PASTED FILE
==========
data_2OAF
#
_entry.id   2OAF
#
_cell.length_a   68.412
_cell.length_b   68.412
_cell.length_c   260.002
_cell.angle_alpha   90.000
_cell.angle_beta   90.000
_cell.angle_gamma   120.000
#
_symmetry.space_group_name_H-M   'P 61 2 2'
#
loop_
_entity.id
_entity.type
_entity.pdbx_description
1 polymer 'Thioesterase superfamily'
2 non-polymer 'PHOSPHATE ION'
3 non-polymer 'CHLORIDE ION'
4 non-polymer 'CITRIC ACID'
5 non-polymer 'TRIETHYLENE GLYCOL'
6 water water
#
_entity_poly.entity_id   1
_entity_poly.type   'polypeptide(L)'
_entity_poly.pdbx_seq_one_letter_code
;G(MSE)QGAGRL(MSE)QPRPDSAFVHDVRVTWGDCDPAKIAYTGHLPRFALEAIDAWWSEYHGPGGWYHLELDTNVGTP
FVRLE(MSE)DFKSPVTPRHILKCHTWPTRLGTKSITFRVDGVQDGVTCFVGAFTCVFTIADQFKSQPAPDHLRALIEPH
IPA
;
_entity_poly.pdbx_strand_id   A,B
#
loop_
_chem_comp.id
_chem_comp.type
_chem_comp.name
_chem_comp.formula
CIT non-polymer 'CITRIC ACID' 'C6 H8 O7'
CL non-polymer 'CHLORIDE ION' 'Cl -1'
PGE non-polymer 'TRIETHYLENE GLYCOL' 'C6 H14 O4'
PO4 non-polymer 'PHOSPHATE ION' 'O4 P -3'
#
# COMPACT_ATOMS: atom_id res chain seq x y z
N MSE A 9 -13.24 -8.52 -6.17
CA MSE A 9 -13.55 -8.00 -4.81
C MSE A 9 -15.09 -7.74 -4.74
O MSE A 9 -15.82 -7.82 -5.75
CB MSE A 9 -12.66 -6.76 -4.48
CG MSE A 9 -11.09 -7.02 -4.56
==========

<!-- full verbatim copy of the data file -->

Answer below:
data_2OAF
#
_entry.id   2OAF
#
_cell.length_a   68.412
_cell.length_b   68.412
_cell.length_c   260.002
_cell.angle_alpha   90.000
_cell.angle_beta   90.000
_cell.angle_gamma   120.000
#
_symmetry.space_group_name_H-M   'P 61 2 2'
#
loop_
_entity.id
_entity.type
_entity.pdbx_description
1 polymer 'Thioesterase superfamily'
2 non-polymer 'PHOSPHATE ION'
3 non-polymer 'CHLORIDE ION'
4 non-polymer 'CITRIC ACID'
5 non-polymer 'TRIETHYLENE GLYCOL'
6 water water
#
_entity_poly.entity_id   1
_entity_poly.type   'polypeptide(L)'
_entity_poly.pdbx_seq_one_letter_code
;G(MSE)QGAGRL(MSE)QPRPDSAFVHDVRVTWGDCDPAKIAYTGHLPRFALEAIDAWWSEYHGPGGWYHLELDTNVGTP
FVRLE(MSE)DFKSPVTPRHILKCHTWPTRLGTKSITFRVDGVQDGVTCFVGAFTCVFTIADQFKSQPAPDHLRALIEPH
IPA
;
_entity_poly.pdbx_strand_id   A,B
#
loop_
_chem_comp.id
_chem_comp.type
_chem_comp.name
_chem_comp.formula
CIT non-polymer 'CITRIC ACID' 'C6 H8 O7'
CL non-polymer 'CHLORIDE ION' 'Cl -1'
PGE non-polymer 'TRIETHYLENE GLYCOL' 'C6 H14 O4'
PO4 non-polymer 'PHOSPHATE ION' 'O4 P -3'
#
# COMPACT_ATOMS: atom_id res chain seq x y z
N MSE A 9 -13.24 -8.52 -6.17
CA MSE A 9 -13.55 -8.00 -4.81
C MSE A 9 -15.09 -7.74 -4.74
O MSE A 9 -15.82 -7.82 -5.75
CB MSE A 9 -12.66 -6.76 -4.48
CG MSE A 9 -11.09 -7.02 -4.56